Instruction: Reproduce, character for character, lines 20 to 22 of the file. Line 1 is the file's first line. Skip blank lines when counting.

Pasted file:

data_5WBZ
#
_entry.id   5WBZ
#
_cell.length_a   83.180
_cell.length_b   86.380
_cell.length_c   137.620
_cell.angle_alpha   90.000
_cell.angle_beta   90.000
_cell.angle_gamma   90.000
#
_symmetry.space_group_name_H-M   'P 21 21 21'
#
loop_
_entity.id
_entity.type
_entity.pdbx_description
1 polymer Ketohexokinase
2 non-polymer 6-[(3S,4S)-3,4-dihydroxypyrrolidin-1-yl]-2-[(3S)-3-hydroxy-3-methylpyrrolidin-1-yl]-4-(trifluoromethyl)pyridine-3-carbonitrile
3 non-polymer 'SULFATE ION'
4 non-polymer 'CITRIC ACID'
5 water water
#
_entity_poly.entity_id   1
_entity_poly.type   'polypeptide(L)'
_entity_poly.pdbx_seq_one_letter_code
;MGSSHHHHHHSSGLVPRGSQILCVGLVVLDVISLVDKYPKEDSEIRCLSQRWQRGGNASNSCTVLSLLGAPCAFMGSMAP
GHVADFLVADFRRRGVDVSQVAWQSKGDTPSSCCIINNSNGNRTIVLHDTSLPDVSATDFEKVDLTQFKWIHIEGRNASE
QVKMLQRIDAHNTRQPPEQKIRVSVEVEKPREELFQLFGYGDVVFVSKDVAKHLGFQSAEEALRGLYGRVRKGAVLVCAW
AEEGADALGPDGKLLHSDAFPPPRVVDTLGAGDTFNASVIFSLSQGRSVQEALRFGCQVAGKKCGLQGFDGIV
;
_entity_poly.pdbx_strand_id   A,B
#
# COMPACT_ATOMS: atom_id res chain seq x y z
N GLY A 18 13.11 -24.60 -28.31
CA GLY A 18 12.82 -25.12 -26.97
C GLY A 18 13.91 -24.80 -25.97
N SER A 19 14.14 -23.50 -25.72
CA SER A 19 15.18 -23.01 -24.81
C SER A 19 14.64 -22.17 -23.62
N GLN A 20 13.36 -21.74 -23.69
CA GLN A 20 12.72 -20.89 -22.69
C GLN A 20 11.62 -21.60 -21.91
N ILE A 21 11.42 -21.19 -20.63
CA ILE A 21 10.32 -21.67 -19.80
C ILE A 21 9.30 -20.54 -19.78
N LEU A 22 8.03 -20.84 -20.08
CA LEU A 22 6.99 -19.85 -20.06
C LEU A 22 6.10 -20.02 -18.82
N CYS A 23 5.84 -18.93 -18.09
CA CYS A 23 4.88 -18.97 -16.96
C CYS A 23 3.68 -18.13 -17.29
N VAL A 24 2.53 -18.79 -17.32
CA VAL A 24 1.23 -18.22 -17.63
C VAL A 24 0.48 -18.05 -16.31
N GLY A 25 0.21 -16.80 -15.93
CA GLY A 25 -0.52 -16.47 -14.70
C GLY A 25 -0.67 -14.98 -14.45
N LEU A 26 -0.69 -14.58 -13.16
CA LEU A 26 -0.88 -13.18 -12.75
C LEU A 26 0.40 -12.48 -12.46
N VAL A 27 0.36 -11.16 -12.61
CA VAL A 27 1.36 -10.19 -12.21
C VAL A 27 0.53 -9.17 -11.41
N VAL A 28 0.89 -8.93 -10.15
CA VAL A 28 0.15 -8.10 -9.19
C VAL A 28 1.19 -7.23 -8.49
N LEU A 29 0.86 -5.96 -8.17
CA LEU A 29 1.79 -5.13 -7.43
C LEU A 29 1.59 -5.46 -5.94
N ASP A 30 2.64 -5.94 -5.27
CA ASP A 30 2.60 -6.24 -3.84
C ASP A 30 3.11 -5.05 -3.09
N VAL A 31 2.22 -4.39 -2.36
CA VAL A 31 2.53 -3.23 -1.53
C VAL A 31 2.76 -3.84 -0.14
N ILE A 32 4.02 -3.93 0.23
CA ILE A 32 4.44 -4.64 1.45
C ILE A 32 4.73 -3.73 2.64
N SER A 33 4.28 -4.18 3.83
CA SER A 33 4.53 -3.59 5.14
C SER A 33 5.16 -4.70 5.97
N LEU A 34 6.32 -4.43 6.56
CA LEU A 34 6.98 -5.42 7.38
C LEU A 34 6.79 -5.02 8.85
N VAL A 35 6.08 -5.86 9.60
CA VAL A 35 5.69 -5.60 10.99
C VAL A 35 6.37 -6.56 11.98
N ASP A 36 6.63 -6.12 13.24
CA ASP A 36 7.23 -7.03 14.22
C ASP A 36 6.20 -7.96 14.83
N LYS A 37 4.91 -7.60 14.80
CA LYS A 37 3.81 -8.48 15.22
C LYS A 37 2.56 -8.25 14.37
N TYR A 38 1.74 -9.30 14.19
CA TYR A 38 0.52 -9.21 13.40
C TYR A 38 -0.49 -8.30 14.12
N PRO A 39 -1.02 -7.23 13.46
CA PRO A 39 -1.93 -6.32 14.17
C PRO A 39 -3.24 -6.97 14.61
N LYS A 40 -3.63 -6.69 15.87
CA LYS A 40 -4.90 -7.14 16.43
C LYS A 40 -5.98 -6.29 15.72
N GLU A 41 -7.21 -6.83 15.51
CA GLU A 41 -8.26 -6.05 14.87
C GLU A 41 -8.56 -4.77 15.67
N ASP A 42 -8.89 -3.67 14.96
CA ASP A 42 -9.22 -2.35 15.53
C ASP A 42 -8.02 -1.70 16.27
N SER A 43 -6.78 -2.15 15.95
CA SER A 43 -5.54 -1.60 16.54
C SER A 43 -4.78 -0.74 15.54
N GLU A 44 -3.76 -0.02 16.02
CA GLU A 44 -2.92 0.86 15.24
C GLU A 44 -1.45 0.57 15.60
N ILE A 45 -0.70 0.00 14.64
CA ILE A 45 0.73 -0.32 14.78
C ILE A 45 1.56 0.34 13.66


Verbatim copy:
3 non-polymer 'SULFATE ION'
4 non-polymer 'CITRIC ACID'
5 water water